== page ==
• The 2004-05 Cardinals. St. Louis was a mere speed bump for a Boston team of destiny, and the following year, Houston denied the Cards the '05 NL pennant (before being swept by the White Sox).
So many things can happen, and that tough road finish seems like the biggest barrier for the 2015 Cardinals. The surest bet is that they will join the elite 100-win clubs of their past, even if they slow down significantly.
Those who watch them win night after night from coast to coast -- relying on a deep rotation, a stalwart bullpen including a top closer, stellar defense, smart baserunning, clutch hitting, chemistry and an pure swagger of confidence -- might see a path to .689. And remember that this club plays in the toughest division in baseball.
Keep in mind that those 1942-44 clubs, while dominant, played at a time when the Majors were without some of the best talent due to military service. The '42 Cardinals had to withstand a Brooklyn club that won a then-club-record 104 games in the NL, and then those Cards beat the Yankees in five.
Still, they were the best of a wartime brand of baseball, and that may be label enough. One could argue that you don't have to top .688 to be better than that Cardinals club that topped the Browns in the Meet Me In St. Louis Series of 1944.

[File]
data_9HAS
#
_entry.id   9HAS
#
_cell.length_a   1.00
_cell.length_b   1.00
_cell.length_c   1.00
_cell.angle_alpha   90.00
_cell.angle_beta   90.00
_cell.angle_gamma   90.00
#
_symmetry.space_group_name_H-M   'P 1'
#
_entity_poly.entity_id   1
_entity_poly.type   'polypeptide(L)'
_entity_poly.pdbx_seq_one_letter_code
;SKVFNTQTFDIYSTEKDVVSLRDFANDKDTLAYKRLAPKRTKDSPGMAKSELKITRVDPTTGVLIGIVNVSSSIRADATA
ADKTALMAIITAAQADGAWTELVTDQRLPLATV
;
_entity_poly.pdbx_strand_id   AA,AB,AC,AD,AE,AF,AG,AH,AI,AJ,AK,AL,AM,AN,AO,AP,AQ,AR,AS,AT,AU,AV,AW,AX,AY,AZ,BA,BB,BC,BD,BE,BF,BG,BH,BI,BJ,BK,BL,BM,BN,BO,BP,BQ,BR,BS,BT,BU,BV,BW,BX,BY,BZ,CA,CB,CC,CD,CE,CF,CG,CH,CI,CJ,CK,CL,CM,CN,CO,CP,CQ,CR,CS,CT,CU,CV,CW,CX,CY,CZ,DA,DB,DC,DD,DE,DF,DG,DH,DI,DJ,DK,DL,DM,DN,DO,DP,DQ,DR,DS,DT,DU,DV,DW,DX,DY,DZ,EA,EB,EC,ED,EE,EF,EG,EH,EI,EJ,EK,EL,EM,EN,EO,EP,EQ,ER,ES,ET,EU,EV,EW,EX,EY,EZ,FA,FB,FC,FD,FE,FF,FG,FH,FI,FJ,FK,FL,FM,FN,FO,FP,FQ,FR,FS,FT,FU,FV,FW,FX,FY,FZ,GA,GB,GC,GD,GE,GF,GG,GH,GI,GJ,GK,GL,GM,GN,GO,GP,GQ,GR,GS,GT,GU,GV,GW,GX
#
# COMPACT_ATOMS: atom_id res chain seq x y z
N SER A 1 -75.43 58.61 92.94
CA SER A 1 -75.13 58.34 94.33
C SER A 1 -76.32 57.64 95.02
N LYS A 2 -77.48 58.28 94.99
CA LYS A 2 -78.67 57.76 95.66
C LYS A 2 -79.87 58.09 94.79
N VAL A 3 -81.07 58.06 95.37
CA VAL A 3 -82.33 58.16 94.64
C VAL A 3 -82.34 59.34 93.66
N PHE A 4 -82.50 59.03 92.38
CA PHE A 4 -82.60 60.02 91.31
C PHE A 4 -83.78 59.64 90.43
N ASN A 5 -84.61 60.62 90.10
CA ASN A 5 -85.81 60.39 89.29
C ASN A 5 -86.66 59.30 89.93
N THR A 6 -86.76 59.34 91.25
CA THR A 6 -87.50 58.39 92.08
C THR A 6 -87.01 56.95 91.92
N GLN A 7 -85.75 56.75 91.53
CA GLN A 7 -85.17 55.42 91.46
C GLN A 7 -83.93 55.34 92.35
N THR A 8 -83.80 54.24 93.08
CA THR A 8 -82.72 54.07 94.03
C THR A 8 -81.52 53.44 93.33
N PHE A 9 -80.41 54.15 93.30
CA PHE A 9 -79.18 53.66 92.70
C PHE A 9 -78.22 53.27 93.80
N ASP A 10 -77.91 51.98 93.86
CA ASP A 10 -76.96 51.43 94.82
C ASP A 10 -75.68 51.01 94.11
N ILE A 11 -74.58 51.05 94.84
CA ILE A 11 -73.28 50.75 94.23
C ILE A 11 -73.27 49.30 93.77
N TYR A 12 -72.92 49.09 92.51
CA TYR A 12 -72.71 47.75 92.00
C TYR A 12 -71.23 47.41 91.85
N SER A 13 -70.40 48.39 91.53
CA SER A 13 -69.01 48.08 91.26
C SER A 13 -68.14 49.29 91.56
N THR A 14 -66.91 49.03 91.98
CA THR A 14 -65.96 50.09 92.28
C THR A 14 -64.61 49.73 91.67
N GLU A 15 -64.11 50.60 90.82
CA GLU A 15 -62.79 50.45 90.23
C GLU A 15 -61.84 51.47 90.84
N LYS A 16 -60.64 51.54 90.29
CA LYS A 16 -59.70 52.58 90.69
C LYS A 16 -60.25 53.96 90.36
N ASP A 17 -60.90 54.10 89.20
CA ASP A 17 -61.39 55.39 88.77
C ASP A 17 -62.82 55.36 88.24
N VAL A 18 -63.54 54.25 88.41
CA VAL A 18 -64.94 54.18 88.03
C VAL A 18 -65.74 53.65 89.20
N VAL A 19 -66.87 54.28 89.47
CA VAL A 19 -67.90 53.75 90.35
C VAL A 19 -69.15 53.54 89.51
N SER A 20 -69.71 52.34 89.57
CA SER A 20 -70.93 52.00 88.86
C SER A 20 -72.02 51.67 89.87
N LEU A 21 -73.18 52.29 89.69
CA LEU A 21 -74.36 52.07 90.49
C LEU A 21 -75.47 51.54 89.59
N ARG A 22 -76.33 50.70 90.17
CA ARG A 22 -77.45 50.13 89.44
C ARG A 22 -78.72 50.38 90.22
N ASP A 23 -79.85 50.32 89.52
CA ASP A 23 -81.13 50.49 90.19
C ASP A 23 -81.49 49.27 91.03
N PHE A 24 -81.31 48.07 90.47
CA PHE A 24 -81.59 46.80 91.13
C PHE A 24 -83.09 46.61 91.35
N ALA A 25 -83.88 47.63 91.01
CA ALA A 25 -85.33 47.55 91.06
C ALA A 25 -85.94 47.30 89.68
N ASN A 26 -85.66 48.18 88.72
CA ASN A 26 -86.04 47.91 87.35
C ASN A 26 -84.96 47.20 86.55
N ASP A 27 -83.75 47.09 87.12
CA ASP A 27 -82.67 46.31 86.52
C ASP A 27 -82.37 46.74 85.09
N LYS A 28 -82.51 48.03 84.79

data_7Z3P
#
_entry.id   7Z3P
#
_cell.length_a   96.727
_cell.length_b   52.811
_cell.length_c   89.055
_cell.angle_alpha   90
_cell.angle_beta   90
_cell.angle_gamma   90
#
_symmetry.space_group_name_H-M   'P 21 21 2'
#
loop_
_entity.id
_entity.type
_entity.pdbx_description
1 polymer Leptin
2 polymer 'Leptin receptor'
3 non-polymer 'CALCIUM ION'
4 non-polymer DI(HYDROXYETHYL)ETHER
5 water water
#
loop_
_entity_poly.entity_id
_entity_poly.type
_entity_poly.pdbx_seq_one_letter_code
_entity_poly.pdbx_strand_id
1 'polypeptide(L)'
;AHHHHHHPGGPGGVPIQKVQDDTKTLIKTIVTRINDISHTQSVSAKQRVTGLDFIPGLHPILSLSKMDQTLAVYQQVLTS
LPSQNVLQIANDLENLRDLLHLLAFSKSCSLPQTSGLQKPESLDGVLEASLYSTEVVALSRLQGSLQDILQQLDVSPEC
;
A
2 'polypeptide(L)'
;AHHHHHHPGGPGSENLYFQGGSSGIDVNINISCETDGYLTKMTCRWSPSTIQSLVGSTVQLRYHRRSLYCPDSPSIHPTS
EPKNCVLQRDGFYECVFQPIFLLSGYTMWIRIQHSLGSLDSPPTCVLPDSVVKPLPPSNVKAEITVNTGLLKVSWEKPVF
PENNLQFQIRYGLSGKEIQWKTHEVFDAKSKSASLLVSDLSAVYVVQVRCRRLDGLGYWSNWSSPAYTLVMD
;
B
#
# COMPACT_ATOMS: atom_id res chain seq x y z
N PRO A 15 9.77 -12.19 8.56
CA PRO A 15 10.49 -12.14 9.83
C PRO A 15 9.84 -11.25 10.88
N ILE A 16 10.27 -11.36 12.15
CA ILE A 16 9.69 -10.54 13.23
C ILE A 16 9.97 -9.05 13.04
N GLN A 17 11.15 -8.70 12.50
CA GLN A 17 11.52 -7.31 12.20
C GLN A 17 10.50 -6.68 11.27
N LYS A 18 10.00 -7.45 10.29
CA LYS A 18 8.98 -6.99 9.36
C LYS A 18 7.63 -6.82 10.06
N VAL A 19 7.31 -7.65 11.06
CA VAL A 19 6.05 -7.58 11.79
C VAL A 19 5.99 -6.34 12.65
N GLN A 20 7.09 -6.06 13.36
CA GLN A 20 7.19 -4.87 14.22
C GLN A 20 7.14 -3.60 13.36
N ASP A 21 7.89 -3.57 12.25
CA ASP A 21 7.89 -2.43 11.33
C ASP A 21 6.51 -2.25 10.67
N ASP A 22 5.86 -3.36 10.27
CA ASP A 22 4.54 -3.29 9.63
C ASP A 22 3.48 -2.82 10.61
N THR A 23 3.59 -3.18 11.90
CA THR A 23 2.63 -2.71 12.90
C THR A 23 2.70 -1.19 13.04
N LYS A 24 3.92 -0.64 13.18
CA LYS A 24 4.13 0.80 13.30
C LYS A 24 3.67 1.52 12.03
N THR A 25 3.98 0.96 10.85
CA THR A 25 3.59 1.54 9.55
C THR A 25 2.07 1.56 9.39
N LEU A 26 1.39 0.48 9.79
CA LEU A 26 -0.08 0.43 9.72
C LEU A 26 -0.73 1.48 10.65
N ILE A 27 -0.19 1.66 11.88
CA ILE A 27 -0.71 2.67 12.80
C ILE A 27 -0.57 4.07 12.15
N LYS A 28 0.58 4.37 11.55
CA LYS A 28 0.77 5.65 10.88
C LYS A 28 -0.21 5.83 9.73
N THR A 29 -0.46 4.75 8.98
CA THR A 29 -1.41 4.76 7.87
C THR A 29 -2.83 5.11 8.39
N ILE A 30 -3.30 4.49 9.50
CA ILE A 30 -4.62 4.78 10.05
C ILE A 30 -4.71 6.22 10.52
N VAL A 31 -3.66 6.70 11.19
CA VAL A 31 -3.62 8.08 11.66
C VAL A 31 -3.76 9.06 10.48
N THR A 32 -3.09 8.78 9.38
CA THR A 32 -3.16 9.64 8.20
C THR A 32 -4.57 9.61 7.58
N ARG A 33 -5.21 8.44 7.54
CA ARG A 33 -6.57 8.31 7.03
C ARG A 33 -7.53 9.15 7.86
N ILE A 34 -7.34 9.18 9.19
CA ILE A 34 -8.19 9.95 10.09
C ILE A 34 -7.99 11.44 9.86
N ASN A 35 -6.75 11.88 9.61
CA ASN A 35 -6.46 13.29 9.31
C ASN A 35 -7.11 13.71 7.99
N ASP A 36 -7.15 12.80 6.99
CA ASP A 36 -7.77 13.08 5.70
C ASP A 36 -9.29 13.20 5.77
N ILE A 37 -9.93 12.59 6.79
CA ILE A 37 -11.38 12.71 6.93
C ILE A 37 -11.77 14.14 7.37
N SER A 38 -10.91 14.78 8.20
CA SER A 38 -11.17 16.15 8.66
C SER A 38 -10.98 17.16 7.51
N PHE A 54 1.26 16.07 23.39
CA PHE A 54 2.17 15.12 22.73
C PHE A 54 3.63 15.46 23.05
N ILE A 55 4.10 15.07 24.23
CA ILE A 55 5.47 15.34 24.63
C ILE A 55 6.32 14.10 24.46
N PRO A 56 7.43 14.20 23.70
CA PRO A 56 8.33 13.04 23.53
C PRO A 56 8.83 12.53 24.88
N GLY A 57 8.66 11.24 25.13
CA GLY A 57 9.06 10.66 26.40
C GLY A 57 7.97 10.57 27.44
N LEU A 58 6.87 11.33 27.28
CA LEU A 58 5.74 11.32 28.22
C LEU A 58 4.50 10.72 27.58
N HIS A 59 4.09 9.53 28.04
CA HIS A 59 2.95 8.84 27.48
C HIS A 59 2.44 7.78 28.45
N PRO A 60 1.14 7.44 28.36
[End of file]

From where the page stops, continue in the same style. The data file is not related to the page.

These current Cardinals are the definition of team. They are carried by no one. They are a deep unit of working parts, players who pick up each other, clutch up and down. And if you break down the WAR of those working parts for the 2015 club and compare to past great Cards clubs, then you can see just how much the balanced pitching staff is a key to this one.
The 1934 Gashouse Gang and '42 Cardinals each had seven players with a WAR of 2.5 or better, according to baseballreference.com. The former included MVP Dizzy Dean (8.5), Ripper Collins (6.3), Paul Dean (4.9), Bill Walker (3.5), Joe Medwick (3.2), Bill DeLancey (3.0) and Frankie Frisch (2.5). The latter featured Mort Cooper (8.4), Slaughter (6.2), Musial (5.3), Marty Marion (4.7), Johnny Beazley (4.4), Max Lanier (4.0) and Terry Moore (2.6).
The 1967 Cards had nine players at 2.5 or better: Orlando Cepeda (6.8), Tim McCarver (6.0), Lou Brock (5.6), Curt Flood (5.3), Dick Hughes (4.2), Roger Maris and Nelson Briles (3.6 each), Steve Carlton (2.8), Julian Javier (2.6) and Gibson (2.5).